“There was something about the way they were all standing packed in together in the kennel,” says Sally, who donated the drawing to Tina Wales Solera, a Briton who founded the rescue charity Galgos del Sol in Murcia in 2007. “They didn’t look particularly sad, but they were so patient and trusting and hopeful.”

Spending time with Solera’s galgos inspired Rescue Dogs, a collection of more than 150 portraits in oil, ink or charcoal, the medium determined by how shaggy or lean, doleful or mischievous the dogs were. “I love the thought of these dogs, who were unwanted by someone, being cherished in their new homes. Quite a few are damaged, mangy, old or miserable, but they strike some sort of chord in the person who sees them.”

“Nobody wanted him,” Crosby’s owner writes, “as he had a disfigured leg. He came into our lives at a time when I was dealing with severe anxiety and agoraphobia, and he played a pivotal part in my healing.” “The fact that Crosby was mostly overlooked,” says Sally, “but one person was prepared to take him on is a great example of how rescuing is such a two-way thing for most people.”

It certainly was for the couple who took in Derek, a wise-looking mongrel. “We rescued him three years ago,” writes his owner, “but really he rescued us! After many years of trying to start a family, we had to stop, so he’s now our substitute child and thoroughly spoilt.”

Another owner writes of Millie, who “never had affection” but who “unlocked a capacity for love inside me that I didn’t know existed.” Rosie’s story mixes cruelty and compassion together. One night, a tourist stopped two dog-catchers from beating Rosie on a Mexican beach. “She started to sit outside my hut morning and night,” writes her owner. “One morning, I woke up and she was rolling four puppies into my hut.” Homes were found for them and Rosie went with her rescuer back to London. “It is the best decision I ever made. She is the love of my life.”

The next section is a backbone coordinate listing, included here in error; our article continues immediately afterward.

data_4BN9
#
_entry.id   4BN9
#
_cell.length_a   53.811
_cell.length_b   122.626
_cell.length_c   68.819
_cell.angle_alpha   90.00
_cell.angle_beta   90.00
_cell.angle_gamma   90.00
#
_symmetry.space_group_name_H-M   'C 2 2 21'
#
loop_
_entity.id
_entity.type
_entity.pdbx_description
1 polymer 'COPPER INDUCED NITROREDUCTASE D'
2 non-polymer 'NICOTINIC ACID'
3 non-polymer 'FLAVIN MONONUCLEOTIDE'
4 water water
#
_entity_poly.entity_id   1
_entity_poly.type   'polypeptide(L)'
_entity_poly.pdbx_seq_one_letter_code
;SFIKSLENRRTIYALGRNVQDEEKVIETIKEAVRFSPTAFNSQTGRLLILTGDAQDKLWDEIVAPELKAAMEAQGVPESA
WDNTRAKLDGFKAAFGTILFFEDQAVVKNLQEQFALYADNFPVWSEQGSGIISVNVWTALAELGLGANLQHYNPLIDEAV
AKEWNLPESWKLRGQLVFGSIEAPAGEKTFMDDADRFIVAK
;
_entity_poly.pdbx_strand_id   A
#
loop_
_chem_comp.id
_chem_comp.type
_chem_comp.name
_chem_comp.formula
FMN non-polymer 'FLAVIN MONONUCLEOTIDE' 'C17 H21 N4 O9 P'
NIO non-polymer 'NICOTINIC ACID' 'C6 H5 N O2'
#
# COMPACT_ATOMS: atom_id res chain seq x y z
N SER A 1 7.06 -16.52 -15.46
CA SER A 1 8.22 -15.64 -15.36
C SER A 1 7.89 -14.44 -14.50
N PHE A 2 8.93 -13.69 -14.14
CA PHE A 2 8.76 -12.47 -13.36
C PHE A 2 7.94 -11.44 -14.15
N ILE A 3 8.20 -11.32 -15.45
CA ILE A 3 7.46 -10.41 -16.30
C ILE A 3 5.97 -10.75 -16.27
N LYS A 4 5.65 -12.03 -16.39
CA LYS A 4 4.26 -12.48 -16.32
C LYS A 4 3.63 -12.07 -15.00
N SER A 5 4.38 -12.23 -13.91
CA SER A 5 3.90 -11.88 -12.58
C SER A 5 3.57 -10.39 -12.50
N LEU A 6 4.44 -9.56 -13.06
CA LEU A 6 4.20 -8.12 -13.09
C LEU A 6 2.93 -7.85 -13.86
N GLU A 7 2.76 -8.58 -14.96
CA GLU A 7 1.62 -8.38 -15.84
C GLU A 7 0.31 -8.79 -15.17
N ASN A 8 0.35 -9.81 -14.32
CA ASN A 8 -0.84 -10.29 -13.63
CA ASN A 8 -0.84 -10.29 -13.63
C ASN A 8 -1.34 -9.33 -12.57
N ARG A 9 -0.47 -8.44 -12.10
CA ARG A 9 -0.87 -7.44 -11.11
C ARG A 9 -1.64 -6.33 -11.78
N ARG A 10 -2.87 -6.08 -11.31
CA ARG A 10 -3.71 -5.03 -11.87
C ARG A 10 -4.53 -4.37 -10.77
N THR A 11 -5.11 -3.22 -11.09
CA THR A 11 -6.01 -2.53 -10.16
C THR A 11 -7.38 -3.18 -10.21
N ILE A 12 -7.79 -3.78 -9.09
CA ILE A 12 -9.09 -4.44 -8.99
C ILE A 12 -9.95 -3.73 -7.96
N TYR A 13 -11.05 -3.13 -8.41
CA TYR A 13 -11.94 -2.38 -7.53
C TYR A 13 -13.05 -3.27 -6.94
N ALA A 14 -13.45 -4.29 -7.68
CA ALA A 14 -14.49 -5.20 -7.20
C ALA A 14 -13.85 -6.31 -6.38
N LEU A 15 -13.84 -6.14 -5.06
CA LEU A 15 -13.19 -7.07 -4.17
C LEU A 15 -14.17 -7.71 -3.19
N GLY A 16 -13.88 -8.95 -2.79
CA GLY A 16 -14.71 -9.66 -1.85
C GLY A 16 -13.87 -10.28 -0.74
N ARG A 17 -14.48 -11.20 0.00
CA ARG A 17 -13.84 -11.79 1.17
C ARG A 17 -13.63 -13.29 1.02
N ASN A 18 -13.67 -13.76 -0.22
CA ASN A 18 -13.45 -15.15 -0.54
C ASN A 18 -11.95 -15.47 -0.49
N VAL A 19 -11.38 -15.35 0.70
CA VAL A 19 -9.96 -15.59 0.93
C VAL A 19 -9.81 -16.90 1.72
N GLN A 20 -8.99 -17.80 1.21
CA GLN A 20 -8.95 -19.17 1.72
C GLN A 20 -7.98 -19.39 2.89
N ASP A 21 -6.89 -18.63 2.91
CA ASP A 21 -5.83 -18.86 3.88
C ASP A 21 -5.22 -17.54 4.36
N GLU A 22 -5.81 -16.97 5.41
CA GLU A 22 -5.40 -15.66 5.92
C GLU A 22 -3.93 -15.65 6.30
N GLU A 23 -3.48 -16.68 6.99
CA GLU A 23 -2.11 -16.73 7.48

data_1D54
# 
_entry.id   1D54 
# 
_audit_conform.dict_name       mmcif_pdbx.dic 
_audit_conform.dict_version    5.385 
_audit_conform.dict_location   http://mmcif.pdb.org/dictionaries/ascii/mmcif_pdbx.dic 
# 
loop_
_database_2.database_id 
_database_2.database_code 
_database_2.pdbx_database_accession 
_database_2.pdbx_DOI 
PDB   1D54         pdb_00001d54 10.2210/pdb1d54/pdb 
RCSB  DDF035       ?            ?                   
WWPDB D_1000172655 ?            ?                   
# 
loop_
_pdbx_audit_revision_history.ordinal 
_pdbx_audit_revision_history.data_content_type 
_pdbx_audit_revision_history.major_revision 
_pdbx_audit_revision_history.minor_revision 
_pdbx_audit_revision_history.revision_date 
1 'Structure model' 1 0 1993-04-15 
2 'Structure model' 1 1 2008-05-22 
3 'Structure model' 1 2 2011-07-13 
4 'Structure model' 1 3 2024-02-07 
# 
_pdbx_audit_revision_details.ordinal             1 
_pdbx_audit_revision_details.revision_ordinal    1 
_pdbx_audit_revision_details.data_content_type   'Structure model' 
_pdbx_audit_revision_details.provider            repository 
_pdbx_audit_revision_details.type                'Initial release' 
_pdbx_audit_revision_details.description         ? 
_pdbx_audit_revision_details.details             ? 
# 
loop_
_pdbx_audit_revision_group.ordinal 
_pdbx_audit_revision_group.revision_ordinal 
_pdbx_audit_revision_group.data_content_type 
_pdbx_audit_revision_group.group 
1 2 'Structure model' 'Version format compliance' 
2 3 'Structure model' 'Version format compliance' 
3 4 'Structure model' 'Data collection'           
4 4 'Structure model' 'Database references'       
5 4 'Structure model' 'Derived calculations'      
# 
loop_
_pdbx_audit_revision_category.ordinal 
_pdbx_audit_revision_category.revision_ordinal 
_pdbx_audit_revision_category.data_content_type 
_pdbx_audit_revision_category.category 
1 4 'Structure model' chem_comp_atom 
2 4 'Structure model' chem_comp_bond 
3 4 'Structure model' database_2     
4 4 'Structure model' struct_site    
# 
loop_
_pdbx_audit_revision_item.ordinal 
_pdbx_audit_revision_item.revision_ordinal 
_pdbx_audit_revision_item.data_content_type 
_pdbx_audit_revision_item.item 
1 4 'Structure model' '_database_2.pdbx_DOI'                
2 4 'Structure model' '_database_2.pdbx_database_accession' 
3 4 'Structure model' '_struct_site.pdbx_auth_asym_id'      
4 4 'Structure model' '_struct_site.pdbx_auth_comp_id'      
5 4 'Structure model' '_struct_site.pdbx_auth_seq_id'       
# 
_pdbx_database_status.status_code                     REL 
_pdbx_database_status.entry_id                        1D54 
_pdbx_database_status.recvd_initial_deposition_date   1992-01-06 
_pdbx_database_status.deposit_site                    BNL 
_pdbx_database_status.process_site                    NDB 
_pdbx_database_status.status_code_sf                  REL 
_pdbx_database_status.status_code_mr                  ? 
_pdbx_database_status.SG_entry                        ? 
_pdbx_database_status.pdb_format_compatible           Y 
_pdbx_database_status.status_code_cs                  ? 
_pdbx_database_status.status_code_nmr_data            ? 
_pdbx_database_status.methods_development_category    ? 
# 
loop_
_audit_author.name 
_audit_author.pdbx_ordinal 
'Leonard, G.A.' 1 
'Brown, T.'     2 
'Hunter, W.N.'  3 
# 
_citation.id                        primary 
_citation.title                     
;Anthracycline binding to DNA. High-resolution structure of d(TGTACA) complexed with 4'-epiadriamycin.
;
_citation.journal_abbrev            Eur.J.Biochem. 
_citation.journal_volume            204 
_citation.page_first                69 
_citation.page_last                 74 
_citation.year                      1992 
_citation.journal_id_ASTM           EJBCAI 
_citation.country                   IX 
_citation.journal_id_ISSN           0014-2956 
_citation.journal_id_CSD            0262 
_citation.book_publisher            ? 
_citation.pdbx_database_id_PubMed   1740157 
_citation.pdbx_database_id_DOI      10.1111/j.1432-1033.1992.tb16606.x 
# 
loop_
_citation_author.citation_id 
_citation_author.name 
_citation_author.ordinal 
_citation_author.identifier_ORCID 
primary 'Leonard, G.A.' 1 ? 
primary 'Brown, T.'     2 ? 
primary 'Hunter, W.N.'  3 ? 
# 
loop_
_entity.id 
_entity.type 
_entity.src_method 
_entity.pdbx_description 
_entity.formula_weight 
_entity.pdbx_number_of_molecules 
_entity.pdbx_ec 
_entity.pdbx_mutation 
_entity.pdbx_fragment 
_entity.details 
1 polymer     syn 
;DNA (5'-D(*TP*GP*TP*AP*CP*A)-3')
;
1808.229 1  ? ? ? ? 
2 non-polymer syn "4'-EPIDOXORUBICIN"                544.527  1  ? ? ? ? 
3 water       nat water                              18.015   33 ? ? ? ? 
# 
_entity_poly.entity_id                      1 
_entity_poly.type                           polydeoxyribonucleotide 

Fostering a rescue dog is always a risk, particularly so with galgos or podencos, another greyhound-like hunting breed. Galgos are mass-bred to hunt from September to February, often subjected to punitive training that includes being tied to moving vehicles. In February, upwards of 60,000 galgos a year are abandoned, tortured or killed, according to Galgos del Sol, in spite of anti-animal-cruelty laws. Tina invited Sally to draw the Galgos del Sol rescues during their rehabilitation. “I would sit in their run, the dogs all over me, nicking my painting water and trying to eat all my pencils, thoroughly participating.

They are beautiful dogs, mainly horribly abused, but they still rush up to you and want to be your friend and shove their noses in your face. “There was a shy corner where all the very damaged dogs huddled together. They found comfort in each other.” Sally includes a drawing of two such survivors in Rescue Dogs, their forms partially outlined in charcoal, only their black noses confirming their presence.